Gospel: Jn 20:24-29
Thomas, the Twin, one of the Twelve, was not with them when Jesus came. The other disciples told him, “We have seen the Lord.“ But he replied, “Until I have seen in his hands the print of the nails, and put my finger in the mark of the nails and my hand in his side, I will not believe.“
Eight days later, the disciples were again inside the house and Thomas was with them. Although the doors were locked, Jesus came and stood in their midst and said, “Peace be with you!“ Then he said to Thomas, “Put your finger here, and see my hands; stretch out your hand, and put it into my side. Do not continue in your unbelief, but believe!“
Thomas said, “You are my Lord and my God.“ Jesus replied, “You believe because you see me, don’t you? Happy are those who have not seen and yet have come to believe.“
It is a pity and quite unfair that the nickname “Doubting Thomas“ will forever be stuck with the apostle whose feast we celebrate today. Such a moniker has glossed over his heroism in bringing Christianity to many places as far as Kerala in southern India (according to an old tradition).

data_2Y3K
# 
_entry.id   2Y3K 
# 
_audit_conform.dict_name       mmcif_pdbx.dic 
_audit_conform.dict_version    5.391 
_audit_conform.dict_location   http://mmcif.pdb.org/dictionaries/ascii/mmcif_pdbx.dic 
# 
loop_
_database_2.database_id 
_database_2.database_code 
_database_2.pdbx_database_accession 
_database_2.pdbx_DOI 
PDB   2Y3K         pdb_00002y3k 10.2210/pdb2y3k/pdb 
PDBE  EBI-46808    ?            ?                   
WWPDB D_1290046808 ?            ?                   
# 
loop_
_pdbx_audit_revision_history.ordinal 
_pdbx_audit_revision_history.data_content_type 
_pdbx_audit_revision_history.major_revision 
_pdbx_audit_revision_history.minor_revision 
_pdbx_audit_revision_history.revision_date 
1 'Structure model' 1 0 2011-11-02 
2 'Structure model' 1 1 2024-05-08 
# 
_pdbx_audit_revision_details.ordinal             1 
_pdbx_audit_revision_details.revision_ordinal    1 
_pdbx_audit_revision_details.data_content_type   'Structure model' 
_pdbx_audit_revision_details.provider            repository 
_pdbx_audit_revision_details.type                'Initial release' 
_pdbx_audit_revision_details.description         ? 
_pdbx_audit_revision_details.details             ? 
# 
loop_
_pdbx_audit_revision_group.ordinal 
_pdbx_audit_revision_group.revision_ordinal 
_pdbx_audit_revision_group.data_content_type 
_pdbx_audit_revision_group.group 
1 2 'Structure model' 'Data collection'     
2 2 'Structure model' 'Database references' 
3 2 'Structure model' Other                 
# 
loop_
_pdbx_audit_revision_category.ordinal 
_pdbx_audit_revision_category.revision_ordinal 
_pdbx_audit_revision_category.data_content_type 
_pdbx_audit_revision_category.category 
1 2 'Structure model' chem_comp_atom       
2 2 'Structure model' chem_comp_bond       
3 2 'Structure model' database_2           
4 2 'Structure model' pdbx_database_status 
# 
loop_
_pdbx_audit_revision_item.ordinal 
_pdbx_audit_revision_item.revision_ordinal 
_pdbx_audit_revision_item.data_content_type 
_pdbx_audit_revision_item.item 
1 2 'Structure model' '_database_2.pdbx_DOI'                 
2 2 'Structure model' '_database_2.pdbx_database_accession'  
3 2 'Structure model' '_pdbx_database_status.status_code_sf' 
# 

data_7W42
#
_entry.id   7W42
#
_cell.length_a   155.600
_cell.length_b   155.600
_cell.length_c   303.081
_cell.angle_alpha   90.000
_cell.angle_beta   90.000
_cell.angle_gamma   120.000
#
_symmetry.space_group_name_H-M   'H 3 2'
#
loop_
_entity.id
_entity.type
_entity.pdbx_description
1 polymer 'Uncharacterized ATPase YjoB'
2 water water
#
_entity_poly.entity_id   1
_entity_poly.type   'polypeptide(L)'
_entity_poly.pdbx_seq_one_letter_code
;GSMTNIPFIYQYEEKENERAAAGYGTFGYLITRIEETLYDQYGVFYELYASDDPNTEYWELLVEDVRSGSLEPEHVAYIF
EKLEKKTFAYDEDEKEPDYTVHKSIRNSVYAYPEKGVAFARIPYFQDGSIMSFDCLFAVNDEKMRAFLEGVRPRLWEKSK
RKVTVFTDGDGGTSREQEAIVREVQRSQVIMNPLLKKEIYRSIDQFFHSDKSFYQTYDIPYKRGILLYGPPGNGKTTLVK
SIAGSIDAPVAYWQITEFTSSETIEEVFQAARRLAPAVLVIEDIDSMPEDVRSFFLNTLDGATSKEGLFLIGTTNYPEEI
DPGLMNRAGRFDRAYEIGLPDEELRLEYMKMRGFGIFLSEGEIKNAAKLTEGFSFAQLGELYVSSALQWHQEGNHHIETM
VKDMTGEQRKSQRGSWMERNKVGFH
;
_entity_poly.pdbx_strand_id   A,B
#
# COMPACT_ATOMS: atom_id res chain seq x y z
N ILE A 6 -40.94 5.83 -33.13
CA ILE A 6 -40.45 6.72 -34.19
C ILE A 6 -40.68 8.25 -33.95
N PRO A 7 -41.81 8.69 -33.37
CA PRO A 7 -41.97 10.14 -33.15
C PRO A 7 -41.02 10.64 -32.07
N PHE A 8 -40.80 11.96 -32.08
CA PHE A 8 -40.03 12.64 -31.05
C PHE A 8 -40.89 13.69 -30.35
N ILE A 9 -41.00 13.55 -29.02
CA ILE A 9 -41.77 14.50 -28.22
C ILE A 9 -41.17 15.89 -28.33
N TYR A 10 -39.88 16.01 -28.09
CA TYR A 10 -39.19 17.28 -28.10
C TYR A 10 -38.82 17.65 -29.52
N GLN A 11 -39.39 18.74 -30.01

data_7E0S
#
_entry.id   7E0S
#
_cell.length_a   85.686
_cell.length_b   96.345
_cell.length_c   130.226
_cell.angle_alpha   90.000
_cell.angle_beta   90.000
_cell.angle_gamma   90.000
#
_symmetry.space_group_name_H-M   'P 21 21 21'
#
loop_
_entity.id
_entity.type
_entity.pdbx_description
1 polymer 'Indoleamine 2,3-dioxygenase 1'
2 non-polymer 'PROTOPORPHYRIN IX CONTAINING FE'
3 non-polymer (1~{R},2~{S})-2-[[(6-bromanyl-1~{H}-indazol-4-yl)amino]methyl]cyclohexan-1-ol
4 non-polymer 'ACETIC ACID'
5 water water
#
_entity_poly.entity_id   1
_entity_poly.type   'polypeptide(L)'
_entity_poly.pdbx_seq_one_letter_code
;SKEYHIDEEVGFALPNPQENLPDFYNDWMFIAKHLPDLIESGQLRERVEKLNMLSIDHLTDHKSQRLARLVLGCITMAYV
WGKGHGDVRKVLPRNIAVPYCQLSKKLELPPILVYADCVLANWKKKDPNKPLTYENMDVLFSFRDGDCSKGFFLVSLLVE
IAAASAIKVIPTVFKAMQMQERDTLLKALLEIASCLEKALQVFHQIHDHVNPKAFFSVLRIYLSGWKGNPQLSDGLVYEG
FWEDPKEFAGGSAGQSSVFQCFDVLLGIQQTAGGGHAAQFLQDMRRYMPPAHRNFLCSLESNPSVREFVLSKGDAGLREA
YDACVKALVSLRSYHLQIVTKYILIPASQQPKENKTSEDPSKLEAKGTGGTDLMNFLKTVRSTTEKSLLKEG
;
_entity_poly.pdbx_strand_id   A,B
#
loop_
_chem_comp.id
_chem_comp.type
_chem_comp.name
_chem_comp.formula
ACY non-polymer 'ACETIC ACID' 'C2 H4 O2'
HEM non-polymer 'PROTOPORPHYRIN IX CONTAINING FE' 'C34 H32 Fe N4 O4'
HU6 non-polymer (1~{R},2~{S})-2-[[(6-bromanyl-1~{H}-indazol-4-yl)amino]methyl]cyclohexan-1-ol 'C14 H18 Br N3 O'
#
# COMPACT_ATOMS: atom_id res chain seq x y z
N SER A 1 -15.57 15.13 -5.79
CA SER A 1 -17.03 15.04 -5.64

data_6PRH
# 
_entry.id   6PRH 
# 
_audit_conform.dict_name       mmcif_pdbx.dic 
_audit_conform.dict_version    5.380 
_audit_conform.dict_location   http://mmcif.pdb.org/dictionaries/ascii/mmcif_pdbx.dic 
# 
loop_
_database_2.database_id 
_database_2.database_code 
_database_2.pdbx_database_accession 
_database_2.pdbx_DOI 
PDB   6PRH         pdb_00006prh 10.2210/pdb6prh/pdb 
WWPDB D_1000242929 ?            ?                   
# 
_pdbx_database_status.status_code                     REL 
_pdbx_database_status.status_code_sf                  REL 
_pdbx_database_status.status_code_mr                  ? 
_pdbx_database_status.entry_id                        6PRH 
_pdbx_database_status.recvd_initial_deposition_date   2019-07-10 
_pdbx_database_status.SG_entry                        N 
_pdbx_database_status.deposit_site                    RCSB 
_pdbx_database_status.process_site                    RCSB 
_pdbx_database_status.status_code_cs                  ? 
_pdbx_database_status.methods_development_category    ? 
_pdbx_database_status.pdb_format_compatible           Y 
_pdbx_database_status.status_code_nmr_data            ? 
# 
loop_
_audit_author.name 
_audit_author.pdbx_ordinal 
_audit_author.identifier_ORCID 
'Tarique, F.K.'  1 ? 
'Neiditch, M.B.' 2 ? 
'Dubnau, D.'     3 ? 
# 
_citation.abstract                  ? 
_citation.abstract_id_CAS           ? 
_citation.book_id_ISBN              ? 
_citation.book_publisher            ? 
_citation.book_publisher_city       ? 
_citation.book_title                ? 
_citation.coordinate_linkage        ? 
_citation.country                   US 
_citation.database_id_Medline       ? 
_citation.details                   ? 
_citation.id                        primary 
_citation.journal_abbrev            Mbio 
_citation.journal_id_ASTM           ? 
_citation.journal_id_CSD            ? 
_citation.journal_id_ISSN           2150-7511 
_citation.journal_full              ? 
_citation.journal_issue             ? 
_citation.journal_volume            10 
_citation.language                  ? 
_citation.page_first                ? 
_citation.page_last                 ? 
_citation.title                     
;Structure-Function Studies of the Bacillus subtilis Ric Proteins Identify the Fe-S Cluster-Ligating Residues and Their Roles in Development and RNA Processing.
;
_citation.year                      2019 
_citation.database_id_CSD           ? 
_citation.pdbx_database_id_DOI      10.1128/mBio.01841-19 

In another sense, however, there is also a good side to that. Thomas makes the apostles seem more real, more human like the rest of us. His experience tells us that it is normal to have doubts, once in a while. Thomas was just being honest when he expressed his hesitations and fears. Going back to his experience will certainly help us in moments of uncertainty, in moments when we lose our self-confidence, in moments of suffering, disappointment, failure or even the loss of a loved one. At such moments Thomas is a comfort to us because his experience is an acknowledgment that believing is no easy task. It is a risky venture which demands a lot of courage and trust because we hardly have any evidence that what we believe in is true. We can see ourselves in Thomas the skeptic and cynic.
His personal encounter with the Risen Lord, however, transformed him. His doubts, fears and uncertainties disappeared. We may not encounter the Risen Lord in exactly the same manner that Thomas and the other apostles did but we do encounter him in various ways especially through the sacraments. Unlocking our hearts to him would allow us to receive the gift of faith that would drive away our fears, doubts and uncertainties.